Let’s begin at the beginning
We have a very old relationship with debt and credit. It is so old that this relationship precedes our most recent infatuation – money. Society at its inception divided humans into debtors and creditors. The anthropological evidence points to the existence of ‘human economies’, where debts were and could be repaid in human beings. Humans were commodities, currencies, some more valuable than others .
Thankfully, due to the social innovation of fungible money, human economies gave way to the ‘monetary economies’ we know and love today. The main cause of this shift appears to be a sound(er) political system. A means for the people of the time to organize at scale. From the seashells of the early tribes in Central Africa, to the Lydian Stater, arguably the world’s first currency. The point here is that money and political stability seem to go hand in hand.
We trace the evolving notion of debtors, creditors, insolvents, corporations, and liquidators starting from the rise of the British Empire and concluding with the role of Insolvency Resolution Professionals in the current pandemic. We are no doubt currently writing a significant chapter of human history and though uncertainties abound, it is our duty and prerogative to look at the past and the present to arrive at a sustainable model for the future.
Development of an Official Liquidator 
In primitive times, credit as an institution had its basis in an individual’s confidence in the counter parties’ good faith. Therefore, payment was contemporaneous with delivery of goods. However, with economic progress, suspension of payment was introduced, although suspension was an aberration. Non-payment entailed severe consequences, for e.g., servitude, labour, violence against the creditor, confinement of the creditor’s family, etc.
In Roman law, the borrower was said to be Author the creditor, i.e., his person was pledged for repayment of a loan. The non-repayment of debt often entailed slavery. Whilst initially recovery of debts was restricted to the person of the debtor, there was a gradual shift towards execution against proprietary interests/holdings of the debtor as well. The concept of an individual being assigned/nominated to manage the debtors estate traces its history back to the days of the Roman emperor, Marcus Aurelius, and it was under his regime that creditors obtained a private right to recover dues from the estate of the debtor. It is here that we first see the development of what we now call an Official Liquidator or an Insolvency Professional, i.e., someone responsible for managing the estate and settling the debts of the debtor. Under this regime, a curator was committed with the management of the estate of a debtor. The curator’s duty was to settle the debts of the debtor with the creditor on a pro rata basis.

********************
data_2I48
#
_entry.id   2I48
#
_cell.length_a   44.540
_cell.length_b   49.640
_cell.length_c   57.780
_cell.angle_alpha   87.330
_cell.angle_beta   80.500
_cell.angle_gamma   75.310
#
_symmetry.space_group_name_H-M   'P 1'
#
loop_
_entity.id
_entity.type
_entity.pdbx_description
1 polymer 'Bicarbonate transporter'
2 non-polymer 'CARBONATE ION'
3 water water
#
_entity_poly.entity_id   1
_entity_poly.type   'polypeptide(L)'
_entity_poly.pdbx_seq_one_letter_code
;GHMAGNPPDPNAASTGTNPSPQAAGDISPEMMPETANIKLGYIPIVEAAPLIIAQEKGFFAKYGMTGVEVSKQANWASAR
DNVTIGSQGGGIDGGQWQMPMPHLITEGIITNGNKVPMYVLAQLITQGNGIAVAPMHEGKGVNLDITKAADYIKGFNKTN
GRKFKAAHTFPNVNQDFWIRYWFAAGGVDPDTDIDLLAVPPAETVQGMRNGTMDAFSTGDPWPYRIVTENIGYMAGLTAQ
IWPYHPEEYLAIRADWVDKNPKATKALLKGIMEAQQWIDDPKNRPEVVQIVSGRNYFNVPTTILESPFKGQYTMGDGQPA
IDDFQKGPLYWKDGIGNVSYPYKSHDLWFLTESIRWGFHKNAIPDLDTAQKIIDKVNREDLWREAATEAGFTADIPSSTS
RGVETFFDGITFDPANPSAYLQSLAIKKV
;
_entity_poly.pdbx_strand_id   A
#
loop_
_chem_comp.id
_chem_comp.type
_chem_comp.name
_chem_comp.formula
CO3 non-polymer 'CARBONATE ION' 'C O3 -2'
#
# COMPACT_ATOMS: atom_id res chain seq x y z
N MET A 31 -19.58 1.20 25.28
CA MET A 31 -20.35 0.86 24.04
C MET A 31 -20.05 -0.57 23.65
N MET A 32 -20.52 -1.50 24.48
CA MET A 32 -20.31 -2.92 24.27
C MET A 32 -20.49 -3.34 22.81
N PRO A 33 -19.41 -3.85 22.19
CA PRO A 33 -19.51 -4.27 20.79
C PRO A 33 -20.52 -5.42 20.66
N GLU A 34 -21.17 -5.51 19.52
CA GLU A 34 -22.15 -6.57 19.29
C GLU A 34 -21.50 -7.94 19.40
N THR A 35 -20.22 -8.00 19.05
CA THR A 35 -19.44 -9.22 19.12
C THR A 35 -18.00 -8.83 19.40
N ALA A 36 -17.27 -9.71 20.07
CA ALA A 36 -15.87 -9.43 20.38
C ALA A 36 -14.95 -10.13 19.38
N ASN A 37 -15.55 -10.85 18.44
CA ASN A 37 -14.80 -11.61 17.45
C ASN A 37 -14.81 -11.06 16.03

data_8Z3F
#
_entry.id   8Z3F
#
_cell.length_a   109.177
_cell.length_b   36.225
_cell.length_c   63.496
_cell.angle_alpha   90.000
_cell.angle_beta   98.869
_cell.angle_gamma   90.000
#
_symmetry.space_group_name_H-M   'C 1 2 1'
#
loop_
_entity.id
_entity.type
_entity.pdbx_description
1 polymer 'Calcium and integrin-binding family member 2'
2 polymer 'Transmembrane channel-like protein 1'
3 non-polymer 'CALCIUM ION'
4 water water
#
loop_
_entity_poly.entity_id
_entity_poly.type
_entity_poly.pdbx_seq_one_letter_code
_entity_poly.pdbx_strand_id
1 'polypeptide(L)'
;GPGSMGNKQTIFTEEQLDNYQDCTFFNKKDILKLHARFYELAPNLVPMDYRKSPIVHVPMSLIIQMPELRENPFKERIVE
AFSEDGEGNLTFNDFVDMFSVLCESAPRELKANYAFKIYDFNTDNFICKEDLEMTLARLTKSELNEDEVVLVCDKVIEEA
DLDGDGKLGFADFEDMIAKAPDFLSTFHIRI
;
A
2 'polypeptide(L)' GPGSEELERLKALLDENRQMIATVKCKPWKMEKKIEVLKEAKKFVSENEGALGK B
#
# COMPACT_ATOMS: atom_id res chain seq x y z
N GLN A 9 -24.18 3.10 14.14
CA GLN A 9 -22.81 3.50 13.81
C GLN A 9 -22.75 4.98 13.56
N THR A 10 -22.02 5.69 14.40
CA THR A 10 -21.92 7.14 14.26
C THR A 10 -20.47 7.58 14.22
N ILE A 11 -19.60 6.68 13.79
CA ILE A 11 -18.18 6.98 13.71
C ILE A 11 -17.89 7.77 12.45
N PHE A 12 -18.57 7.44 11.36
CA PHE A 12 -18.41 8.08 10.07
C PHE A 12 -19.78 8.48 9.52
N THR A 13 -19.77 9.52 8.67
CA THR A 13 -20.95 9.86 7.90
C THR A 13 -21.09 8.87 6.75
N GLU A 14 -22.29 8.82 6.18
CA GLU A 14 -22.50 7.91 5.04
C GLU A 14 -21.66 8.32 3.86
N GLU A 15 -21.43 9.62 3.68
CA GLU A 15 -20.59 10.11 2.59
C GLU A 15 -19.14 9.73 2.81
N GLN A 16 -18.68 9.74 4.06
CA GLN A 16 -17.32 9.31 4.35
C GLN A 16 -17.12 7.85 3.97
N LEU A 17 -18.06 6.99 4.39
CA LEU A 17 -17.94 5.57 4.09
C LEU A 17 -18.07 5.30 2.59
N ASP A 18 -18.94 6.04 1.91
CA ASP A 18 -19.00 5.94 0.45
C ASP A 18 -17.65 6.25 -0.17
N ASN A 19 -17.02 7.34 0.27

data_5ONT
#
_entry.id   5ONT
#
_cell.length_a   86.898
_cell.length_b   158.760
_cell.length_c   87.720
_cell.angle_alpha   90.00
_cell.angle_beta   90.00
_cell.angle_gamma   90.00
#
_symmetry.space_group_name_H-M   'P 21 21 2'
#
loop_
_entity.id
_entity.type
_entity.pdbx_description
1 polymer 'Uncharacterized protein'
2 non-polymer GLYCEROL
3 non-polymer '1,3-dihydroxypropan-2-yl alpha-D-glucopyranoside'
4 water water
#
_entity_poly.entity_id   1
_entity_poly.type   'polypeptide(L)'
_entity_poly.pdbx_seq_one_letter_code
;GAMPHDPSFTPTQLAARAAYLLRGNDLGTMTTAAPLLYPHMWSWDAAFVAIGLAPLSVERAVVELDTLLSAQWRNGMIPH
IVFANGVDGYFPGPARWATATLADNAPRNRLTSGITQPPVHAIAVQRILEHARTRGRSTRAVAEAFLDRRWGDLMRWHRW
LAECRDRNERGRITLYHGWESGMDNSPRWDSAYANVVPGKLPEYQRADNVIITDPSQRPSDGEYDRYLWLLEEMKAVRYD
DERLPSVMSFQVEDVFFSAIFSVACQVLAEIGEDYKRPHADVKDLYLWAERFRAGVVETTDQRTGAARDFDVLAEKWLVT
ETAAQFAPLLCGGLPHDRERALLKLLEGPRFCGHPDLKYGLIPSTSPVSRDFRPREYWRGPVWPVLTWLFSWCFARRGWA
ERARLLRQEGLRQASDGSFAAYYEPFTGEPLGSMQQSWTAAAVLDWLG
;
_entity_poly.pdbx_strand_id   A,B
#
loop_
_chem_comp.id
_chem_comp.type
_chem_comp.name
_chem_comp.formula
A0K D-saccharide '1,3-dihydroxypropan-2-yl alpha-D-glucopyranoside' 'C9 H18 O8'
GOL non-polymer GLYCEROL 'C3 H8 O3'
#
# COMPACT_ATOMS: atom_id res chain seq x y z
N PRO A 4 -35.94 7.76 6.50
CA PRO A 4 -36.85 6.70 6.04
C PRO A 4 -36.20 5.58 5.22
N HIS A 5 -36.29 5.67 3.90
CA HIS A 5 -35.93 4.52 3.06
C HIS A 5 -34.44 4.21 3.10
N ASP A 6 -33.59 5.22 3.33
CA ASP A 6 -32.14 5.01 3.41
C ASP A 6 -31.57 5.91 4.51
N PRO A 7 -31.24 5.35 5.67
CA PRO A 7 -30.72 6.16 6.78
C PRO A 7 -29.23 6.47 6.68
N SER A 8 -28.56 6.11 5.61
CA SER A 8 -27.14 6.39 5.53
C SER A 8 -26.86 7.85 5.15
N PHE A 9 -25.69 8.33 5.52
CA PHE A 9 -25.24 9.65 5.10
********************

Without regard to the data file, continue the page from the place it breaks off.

The Tudor touch to bankruptcy laws 
A good place to start our journey into English Bankruptcy laws is the reign of Henry VIII of England. It turns out that he played a significant role in the development of the bankruptcy laws as we recognize them today. It is during his reign, in 1542, that the word ‘bankrupt’ was first used in an English Legislation, though it was ‘not applied to the agent or person, but to the act or thing, as in the title to the Statute 34 & 35 Henry VIII: “An act against such persons as do make bankrupt.“’